Dungeon #15 (Jan/Feb 1989)

Sargent wrote B11 "King's Festival" (Jun 1989) and B12 "Queen's Harvest" (Nov 1989), as well as DDA3 "Eye of Traldar" (1991) set within the Grand Duchy of Karameikos.

He also contributed PC2 "Top Ballista" (Nov 1989) and GAZ13 "The Shadow Elves" (1990; with Gary Thomas) to the BECMI/Known World line.

He is perhaps best known for "From the Ashes" (1992) and "Night Below: An Underdark Campaign" (1995) for AD&D 2e.

*          *          *

Sargent vanished from the RPG industry in 1995 (see "The Mysterious Disappearance of Carl Sargent").  He passed away in 2018.


The adventure takes place during summer in a "temperate area of farms, plains, and light forests",

A specific location within the Lands and Environs of the D&D Wilderness is not given.

New Monsters:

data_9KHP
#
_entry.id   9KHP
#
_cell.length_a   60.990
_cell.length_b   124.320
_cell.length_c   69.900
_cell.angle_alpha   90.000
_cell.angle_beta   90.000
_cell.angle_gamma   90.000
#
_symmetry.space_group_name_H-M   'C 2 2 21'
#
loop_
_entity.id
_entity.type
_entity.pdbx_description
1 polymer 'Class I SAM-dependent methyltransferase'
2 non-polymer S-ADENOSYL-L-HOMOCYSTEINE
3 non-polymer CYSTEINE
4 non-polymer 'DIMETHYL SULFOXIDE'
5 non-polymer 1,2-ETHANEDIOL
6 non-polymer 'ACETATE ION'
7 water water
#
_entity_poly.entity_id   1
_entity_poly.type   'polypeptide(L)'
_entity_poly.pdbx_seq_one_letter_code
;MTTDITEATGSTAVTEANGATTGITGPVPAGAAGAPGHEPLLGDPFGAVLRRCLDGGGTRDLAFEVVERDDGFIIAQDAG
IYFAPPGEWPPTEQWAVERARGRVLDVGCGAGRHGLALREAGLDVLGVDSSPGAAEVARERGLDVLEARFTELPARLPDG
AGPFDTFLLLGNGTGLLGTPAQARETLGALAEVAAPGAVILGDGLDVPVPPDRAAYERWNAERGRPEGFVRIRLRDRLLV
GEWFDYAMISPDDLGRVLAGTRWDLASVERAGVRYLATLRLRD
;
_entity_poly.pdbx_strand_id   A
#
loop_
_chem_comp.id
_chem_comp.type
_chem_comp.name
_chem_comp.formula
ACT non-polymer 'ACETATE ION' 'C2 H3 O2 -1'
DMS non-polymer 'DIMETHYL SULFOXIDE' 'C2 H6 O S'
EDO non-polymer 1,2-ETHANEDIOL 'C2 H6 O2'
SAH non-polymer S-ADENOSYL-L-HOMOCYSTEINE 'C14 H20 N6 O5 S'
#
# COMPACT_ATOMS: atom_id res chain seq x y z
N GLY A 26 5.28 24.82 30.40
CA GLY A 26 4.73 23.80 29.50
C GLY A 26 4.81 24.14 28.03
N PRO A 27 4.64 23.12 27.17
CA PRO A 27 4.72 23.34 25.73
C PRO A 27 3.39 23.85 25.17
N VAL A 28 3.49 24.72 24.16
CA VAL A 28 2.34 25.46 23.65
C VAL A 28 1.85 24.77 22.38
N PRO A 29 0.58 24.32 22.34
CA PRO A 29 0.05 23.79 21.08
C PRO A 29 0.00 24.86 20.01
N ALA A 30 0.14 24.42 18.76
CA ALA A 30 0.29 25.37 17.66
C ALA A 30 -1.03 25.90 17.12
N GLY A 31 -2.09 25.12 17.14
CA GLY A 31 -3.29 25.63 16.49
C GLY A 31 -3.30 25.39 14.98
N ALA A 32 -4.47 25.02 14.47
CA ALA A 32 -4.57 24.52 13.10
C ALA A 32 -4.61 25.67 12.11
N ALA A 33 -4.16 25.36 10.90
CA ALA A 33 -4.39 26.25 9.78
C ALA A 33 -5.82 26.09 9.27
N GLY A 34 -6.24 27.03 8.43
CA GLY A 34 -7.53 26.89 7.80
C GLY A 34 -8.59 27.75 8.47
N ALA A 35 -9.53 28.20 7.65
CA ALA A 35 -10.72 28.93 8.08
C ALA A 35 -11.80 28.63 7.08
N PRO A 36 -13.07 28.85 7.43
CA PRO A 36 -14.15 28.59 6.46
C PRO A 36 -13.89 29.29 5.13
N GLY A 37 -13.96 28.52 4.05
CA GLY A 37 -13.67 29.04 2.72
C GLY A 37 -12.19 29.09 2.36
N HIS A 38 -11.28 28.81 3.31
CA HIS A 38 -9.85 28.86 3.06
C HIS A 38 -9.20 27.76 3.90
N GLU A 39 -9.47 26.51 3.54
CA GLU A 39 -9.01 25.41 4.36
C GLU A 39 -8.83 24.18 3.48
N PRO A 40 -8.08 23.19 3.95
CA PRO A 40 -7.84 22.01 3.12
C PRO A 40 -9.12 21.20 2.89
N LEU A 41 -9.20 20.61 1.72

Grey Philosopher.  Illustration by Bob Giadrosich.

4 monsters from AC9: Creature Catalogue are used:

Gakarak (from DA3 "City of the Gods"; subsequently appearing in DA4); Grey Philosopher; Possession; Sacrol (from M2 "Maze of the Riddling Minotaur"; subsequently appearing in X9)

Staff of Shrivening:

A highly evil staff +2 which strikes victims for 2-12 +2 hp damage (2-12 +4 hp damage against a Lawful opponent).  On any hit, the victim must Save vs. Spells or be affected by one of the following effects (roll 1d6): paralysis for one turn (1-3), mummy rot (4-5), energy drain (6).  If a natural 20 is rolled, the victim is drained of two experience levels (as if hit by a spectre).

The staff also has powers of summoning and controlling undead, but these are determined in part by how, where, and by whom it is used.